This AD was prompted by reports of corrosion damage on the outer diameter chrome surface of the horizontal stabilizer pivot pins. Micro cracks in the chrome plating of the pivot pin, some of which extended into the base metal, were also reported. This condition, if not corrected, could result in a fractured horizontal stabilizer pivot pin, which may cause excessive horizontal stabilizer freeplay and Start Printed Page 76068structural damage significant enough to result in loss of control of the airplane.

(f) Compliance

Comply with this AD within the compliance times specified, unless already done.

(g) Pivot Pin Replacement

At the applicable time specified in paragraph 1.E., “Compliance,” of Boeing Alert Service Bulletin 777-55A0018, dated July 27, 2011, except as required by paragraph (i)(2) of this AD, replace the pivot pins of the horizontal stabilizer with new or reworked pivot pins, including replacing the spacer with a new spacer or with one that has been determined to be without corrosion damage or other irregularities; in accordance with the Accomplishment Instructions of Boeing Alert Service Bulletin 777-55A0018, dated July 27, 2011.

(h) Repetitive Inspections

At the applicable time specified in paragraph 1.E., “Compliance,” of Boeing Alert Service Bulletin 777-55A0018, dated July 27, 2011: Do detailed inspections for cracks, corrosion damage, or other irregularity of the outer and inner pivot pins; and an ultrasonic inspection for cracking of the outer pivot pins; and do all applicable corrective actions; in accordance with the Accomplishment Instructions of Boeing Alert Service Bulletin 777-55A0018, dated July 27, 2011. Corrective actions must be done before further flight. Repeat the inspections at the applicable interval specified in paragraph 1.E., “Compliance,” of Boeing Alert Service Bulletin 777-55A0018, dated July 27, 2011, except as provided by paragraph (i)(1) of this AD.

Note 1:

The Accomplishment Instructions of Boeing Alert Service Bulletin 777-55A0018, dated July 27, 2011, might refer to other procedures. When the words “refer to” are used and the operator has an accepted alternative procedure, the accepted alternative procedure can be used to comply with the AD. When the words “in accordance with” are included in the instruction, the procedure in the design approval holder document must be used to comply with the AD.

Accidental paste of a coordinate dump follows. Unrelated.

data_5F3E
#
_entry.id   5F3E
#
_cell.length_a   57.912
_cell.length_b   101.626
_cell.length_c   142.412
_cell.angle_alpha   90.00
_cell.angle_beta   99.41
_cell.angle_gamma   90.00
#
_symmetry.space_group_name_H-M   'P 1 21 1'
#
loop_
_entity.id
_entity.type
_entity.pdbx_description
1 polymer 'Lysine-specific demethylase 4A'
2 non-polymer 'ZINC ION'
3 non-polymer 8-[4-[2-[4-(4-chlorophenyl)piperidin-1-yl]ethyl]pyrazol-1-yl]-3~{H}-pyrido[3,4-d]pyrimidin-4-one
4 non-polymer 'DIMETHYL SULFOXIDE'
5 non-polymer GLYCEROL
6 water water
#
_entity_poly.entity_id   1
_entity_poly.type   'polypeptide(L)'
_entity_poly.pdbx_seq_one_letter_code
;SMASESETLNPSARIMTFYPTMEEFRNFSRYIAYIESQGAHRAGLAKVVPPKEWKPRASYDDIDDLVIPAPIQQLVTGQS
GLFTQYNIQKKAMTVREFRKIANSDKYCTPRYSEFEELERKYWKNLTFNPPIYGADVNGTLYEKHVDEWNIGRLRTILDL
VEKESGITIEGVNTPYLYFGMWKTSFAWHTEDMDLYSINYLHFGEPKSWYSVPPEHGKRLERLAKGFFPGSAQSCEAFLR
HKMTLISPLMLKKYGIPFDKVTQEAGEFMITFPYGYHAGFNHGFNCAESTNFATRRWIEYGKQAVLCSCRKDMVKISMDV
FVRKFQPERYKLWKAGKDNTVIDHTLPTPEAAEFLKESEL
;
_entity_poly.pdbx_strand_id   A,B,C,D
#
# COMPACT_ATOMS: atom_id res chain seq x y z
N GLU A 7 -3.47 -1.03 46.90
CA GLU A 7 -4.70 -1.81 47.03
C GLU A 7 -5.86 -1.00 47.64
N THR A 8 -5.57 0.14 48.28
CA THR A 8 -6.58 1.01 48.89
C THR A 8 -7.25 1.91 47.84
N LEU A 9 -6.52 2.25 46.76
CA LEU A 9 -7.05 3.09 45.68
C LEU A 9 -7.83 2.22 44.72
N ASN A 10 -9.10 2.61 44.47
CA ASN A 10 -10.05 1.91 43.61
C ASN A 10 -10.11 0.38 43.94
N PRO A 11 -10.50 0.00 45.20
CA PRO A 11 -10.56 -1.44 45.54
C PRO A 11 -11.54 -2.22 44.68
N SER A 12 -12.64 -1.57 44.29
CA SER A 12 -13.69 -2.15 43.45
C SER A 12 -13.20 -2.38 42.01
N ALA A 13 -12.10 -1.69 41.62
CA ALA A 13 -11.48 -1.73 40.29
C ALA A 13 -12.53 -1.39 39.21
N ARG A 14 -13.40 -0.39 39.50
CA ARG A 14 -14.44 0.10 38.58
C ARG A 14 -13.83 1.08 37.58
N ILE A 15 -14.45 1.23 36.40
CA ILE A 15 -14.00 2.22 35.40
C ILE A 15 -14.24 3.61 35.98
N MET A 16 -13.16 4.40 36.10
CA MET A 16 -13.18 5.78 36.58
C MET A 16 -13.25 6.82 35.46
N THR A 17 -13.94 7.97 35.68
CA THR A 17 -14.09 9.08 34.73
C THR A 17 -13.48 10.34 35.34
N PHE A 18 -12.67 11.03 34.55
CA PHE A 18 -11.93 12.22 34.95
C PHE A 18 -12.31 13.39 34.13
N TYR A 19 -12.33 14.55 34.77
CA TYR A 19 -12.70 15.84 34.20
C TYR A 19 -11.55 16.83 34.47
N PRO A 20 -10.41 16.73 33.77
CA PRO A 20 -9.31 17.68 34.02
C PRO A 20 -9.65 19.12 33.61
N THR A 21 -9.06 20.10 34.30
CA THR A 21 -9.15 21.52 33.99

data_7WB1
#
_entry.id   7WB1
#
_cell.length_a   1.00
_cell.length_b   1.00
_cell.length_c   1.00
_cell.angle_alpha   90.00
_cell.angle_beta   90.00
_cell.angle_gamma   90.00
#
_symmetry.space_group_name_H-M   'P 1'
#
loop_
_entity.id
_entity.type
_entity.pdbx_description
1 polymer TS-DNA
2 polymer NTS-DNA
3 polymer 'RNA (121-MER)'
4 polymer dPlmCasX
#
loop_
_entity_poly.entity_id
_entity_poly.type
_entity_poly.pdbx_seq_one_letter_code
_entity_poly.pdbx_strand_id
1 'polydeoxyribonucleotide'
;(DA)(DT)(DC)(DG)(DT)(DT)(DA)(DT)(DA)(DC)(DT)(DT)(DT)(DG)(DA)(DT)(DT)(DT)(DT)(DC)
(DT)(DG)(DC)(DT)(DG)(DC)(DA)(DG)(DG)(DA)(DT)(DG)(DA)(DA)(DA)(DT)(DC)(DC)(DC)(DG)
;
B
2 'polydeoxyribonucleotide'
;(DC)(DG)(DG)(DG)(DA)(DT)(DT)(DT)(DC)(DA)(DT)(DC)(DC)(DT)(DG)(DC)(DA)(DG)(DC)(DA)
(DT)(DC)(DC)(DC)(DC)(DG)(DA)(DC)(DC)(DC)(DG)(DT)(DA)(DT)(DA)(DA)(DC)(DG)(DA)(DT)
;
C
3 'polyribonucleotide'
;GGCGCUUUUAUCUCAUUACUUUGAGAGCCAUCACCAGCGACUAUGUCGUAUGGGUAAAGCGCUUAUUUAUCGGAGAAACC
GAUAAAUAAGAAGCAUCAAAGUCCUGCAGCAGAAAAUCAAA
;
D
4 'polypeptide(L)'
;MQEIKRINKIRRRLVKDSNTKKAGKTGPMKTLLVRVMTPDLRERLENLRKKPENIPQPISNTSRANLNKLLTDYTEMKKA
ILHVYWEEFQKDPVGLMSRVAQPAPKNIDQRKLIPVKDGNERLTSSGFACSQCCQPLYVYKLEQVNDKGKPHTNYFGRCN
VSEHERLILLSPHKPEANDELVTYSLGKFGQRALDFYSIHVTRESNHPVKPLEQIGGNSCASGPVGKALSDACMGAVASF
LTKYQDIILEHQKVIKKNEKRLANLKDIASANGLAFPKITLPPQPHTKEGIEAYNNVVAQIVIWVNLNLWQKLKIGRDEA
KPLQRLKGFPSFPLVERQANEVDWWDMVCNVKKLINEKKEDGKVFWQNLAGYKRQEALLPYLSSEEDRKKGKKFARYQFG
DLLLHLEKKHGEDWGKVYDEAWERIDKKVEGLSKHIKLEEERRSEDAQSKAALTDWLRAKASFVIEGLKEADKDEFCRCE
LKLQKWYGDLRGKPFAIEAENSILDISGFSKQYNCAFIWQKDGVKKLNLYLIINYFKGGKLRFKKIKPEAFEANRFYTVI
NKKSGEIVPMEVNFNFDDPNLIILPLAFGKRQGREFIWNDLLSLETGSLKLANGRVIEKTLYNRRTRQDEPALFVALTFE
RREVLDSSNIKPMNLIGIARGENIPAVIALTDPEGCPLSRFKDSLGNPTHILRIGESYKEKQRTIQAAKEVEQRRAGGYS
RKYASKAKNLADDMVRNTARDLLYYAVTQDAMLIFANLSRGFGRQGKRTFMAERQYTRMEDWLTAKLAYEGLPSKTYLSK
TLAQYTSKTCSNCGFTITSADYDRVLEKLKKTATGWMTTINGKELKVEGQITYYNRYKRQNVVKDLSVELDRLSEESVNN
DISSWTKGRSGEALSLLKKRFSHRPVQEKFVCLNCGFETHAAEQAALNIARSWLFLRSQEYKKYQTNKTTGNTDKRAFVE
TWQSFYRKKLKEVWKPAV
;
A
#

(i) Exceptions

The following exceptions to Boeing Alert Service Bulletin 777-55A0018, dated July 27, 2011, apply to this AD.

(1) Where the Repeat Interval column of tables 2 and 3 of paragraph 1.E., “Compliance,” of Boeing Alert Service Bulletin 777-55A0018, dated July 27, 2011, specify a compliance time, this AD requires compliance within the specified compliance time after the most recent inspection.

(2) Where paragraph 1.E., “Compliance,” of Boeing Alert Service Bulletin 777-55A0018, dated July 27, 2011, specifies a compliance time “after the original issue date of this service bulletin,” this AD requires compliance within the specified compliance time “after the effective date of this AD.”

(j) Alternative Methods of Compliance (AMOCs)

(1) The Manager, Seattle Aircraft Certification Office (ACO), FAA, has the authority to approve AMOCs for this AD, if requested using the procedures found in 14 CFR 39.19. In accordance with 14 CFR 39.19, send your request to your principal inspector or local Flight Standards District Office, as appropriate. If sending information directly to the manager of the ACO, send it to the attention of the person identified in the Related Information section of this AD. Information may be emailed to: 9-ANM-Seattle-ACO-AMOC-Requests@faa.gov.

(2) Before using any approved AMOC, notify your appropriate principal inspector, or lacking a principal inspector, the manager of the local flight standards district office/certificate holding district office.

(3) An AMOC that provides an acceptable level of safety may be used for any repair required by this AD if it is approved by the Boeing Commercial Airplanes Organization Designation Authorization (ODA) that has been authorized by the Manager, Seattle ACO, to make those findings. For a repair method to be approved, the repair must meet the certification basis of the airplane, and the approval must specifically refer to this AD.

(k) Related Information

(1) For more information about this AD, contact James Sutherland, Aerospace Engineer, Airframe Branch, ANM-120S, FAA, Seattle Aircraft Certification Office, 1601 Lind Avenue SW., Renton, Washington 98057-3356; phone: (425) 917-6533; fax: (425) 917-6590; email: james.sutherland@faa.gov.

(2) For service information identified in this AD, contact Boeing Commercial Airplanes, Attention: Data & Services Management, P.O. Box 3707, MC 2H-65, Seattle, Washington 98124-2207; telephone (206) 544-5000, extension 1; fax (206) 766-5680; email me.boecom@boeing.com; Internet https://www.myboeingfleet.com. You may review copies of the referenced service information at the FAA, Transport Airplane Directorate, 1601 Lind Avenue SW., Renton, Washington. For information on the availability of this material at the FAA, call (425) 227-1221.

Start Signature

Issued in Renton, Washington, on November 23, 2011.

Ali Bahrami,

Manager, Transport Airplane Directorate, Aircraft Certification Service.

End Signature End Part End Supplemental Information

[FR Doc. 2011-31312 Filed 12-5-11; 8:45 am]

BILLING CODE 4910-13-P